Noilly Prattle: Call Me Mr. B. – Three

Monday, April 15, 2013

Call Me Mr. B. – Three

design using color markers, cut and paste

     Since I couldn't do a lot of explaining in Japanese, and the class was supposed to be an Art/English class, I hit on the idea of relying a lot on visual examples [such as the fantasy design on the left] and simple English and Japanese (where the latter was necessary and possible) to present lessons. Since the visuals had to be done in conjunction with developing a lesson I did a lot more actual ”art” work than I had ever done before. The visuals both stimulated the students and helped them to understand, along with directions and demonstration, what I wanted them to try and express. Naturally, feedback was the most essential ingredient in determining what worked and what didn't and what changes and modifications or downright dropping of an ill-advised lesson were necessary.

       The main consideration, at first, was finding and developing enough material and lessons for grade levels Two through Six. You have to take into consideration the ages, interests and dexterity of the kids. I had developed some projects and lesson ideas with the special needs students in my class in Kingston and I had gathered some ideas and materials that I took with me when I left. These formed the core of my curriculum planning but had to be expanded and diversified to fill the necessity of providing two-hour classes each week for the five grades. Since the school was brand new there was only one class per grade for grades two to six. As the years went by new classes were added to each grade level until the school reached three classes per grade level, significantly overextending my ability to keep up with the classroom and preparation hours per week.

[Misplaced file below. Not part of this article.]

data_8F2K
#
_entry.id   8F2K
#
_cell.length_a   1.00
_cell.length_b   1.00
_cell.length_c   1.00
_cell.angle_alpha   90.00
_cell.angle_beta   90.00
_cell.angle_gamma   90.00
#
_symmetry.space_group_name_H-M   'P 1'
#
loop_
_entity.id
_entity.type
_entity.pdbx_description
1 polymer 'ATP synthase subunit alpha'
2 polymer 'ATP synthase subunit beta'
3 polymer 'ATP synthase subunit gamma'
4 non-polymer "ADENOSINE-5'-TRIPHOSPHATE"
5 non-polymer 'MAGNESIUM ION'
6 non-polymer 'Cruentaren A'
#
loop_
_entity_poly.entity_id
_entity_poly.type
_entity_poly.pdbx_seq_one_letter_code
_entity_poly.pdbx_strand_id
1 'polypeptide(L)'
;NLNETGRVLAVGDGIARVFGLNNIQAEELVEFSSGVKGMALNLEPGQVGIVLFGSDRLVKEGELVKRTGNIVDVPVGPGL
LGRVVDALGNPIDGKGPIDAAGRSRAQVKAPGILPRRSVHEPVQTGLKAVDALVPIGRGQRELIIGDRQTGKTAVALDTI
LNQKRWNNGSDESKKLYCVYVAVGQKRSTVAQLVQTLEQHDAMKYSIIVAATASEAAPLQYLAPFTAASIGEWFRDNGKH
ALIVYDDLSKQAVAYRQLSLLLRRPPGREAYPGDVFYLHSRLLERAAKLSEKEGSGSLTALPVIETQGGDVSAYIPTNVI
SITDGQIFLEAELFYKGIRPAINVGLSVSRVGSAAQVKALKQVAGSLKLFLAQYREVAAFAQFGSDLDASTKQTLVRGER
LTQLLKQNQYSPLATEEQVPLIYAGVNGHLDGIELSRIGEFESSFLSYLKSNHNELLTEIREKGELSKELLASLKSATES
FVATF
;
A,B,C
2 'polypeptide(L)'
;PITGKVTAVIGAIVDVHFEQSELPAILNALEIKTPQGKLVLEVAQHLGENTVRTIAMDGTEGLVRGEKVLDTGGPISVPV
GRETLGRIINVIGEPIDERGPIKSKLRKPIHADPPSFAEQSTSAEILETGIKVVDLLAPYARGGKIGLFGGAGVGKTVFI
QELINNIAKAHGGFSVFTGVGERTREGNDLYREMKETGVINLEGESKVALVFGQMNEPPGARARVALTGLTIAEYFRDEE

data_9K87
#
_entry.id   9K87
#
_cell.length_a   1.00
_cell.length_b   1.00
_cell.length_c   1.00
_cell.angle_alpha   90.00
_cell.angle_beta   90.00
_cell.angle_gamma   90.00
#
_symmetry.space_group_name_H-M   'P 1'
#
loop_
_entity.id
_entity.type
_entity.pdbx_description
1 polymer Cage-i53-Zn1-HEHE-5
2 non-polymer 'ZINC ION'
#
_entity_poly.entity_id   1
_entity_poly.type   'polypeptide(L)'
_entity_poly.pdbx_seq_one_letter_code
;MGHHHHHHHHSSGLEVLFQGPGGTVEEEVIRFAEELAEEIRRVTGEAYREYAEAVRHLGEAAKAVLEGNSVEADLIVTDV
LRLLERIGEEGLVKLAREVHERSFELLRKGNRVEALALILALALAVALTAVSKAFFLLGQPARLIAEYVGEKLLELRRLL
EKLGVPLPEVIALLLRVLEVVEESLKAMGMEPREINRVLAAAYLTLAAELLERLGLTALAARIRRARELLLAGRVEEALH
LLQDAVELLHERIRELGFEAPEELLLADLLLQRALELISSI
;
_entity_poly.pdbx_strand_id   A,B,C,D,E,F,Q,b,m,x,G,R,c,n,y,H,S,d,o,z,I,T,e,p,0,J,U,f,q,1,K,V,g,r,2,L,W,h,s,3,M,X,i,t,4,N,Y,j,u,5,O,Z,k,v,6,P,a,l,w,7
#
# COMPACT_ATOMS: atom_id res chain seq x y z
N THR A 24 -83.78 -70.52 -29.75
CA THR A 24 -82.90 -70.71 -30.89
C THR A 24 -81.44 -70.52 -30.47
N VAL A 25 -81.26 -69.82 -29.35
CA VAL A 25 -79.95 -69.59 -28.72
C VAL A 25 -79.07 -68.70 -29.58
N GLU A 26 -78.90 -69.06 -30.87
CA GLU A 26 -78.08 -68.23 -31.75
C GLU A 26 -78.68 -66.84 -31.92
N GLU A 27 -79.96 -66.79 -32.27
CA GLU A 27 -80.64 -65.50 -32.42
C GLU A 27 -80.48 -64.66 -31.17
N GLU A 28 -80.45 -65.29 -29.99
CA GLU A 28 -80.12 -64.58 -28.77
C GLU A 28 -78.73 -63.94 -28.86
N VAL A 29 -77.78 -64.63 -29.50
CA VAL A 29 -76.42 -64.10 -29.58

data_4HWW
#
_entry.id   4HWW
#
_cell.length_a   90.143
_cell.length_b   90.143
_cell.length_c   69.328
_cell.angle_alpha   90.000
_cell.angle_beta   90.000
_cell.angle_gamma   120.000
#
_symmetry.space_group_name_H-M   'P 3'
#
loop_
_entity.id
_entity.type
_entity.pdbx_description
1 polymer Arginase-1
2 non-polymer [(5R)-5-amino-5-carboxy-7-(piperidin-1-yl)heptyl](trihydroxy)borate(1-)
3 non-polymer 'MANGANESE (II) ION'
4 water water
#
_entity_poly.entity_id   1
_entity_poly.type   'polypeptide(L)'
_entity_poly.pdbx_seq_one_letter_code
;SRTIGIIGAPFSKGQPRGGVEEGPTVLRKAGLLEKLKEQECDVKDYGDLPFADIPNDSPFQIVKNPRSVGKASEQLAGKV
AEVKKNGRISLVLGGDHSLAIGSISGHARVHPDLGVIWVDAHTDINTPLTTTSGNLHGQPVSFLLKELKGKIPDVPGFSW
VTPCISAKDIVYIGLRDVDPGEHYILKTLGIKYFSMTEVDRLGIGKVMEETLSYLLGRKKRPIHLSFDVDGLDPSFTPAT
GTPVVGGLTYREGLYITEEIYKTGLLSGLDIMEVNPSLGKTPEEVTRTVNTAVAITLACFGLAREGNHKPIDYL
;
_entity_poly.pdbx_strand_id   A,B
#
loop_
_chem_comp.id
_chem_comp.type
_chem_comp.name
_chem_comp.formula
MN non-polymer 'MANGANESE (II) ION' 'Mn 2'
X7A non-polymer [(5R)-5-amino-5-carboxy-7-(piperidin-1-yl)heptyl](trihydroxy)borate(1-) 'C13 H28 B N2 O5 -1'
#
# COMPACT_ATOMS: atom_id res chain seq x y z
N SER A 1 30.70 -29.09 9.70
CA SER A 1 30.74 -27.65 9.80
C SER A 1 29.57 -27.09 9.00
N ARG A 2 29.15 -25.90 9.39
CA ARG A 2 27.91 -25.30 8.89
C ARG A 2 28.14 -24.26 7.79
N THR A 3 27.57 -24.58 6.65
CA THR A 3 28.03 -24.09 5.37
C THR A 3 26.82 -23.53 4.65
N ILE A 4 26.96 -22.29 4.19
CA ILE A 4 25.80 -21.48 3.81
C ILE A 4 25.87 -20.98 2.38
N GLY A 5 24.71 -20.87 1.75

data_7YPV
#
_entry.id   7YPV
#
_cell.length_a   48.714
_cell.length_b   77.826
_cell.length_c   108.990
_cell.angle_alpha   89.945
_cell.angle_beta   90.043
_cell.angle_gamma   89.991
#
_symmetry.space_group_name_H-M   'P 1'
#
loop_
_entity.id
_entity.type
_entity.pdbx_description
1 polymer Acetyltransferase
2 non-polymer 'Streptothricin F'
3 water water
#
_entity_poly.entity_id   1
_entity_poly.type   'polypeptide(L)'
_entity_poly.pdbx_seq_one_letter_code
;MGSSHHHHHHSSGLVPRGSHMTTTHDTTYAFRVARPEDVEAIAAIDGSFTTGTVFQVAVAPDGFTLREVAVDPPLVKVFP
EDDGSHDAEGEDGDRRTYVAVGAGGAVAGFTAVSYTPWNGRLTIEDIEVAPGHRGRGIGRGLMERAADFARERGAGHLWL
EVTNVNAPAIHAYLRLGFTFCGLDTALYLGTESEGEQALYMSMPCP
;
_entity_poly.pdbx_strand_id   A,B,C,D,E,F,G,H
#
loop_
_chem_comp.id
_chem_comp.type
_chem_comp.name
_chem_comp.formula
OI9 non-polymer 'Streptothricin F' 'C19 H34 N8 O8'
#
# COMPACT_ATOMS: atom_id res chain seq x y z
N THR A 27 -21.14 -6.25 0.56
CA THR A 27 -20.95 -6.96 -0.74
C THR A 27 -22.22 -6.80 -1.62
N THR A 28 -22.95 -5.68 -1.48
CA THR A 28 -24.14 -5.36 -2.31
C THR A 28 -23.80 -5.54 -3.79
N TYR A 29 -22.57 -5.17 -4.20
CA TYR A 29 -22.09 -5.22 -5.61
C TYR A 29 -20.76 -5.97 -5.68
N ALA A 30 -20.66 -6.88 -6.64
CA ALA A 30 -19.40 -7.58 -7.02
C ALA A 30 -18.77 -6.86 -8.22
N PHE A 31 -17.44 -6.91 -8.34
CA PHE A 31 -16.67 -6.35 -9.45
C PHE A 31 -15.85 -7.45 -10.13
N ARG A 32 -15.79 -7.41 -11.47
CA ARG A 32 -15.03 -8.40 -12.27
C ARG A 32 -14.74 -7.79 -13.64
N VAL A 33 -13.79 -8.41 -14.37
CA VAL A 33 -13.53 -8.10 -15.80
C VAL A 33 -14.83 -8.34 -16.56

Naturally, there were many problems and obstacles in the process of organizing a program: finding ideas (the Internet proved to be a great resource), developing material, making a schedule and materials list for the homeroom teachers [sample on right], preparing demonstration models, deciding how much English I could actually use and expect to be understood, working out a self-contained disciplinary regimen, disposition of classroom furniture, keeping grades, etc. In actual practice these things were worked out over time and largely by trial and error since there wasn't any precedent for a class completely under the control of a foreign teacher.

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